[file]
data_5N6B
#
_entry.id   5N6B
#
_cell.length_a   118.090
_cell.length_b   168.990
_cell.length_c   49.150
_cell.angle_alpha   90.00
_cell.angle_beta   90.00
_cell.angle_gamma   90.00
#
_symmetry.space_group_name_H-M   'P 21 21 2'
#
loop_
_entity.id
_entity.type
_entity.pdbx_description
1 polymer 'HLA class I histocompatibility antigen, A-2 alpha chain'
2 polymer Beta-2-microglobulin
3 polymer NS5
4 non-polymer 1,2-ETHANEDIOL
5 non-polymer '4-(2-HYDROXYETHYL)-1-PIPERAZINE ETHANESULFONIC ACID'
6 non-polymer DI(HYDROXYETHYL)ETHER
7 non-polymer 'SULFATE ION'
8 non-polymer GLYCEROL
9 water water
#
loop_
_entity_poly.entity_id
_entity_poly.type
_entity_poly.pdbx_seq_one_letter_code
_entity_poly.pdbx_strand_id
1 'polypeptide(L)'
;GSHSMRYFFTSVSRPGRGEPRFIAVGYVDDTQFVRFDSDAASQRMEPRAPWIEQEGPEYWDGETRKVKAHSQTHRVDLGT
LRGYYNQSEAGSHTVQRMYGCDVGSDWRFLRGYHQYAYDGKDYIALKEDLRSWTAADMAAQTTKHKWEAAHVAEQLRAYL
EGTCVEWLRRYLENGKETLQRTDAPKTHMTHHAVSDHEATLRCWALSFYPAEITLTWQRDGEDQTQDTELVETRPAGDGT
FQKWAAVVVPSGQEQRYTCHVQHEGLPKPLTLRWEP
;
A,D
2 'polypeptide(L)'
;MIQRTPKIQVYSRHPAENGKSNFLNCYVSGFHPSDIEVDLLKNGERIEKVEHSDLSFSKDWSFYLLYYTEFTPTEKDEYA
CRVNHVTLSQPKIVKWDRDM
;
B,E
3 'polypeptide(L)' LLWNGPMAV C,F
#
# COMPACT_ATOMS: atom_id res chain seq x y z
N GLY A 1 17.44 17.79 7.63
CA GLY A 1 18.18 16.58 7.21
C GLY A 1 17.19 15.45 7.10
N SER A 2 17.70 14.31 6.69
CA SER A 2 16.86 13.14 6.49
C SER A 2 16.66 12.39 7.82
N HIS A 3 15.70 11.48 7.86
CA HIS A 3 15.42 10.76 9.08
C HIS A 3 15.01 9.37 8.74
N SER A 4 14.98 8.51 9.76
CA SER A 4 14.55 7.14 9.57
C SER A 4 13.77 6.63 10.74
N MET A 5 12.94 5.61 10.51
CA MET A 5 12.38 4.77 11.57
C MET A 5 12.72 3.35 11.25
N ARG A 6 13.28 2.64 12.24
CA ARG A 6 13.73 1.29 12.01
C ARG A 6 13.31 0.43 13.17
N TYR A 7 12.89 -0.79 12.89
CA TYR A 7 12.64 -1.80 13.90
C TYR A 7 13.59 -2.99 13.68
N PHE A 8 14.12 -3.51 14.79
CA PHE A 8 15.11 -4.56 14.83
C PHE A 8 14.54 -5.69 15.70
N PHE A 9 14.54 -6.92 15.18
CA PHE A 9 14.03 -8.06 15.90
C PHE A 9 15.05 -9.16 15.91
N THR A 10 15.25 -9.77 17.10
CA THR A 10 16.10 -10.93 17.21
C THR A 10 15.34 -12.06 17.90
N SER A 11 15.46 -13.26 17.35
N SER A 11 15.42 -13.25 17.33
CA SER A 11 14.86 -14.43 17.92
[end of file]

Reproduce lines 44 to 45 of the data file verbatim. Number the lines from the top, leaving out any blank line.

B,E
3 'polypeptide(L)' LLWNGPMAV C,F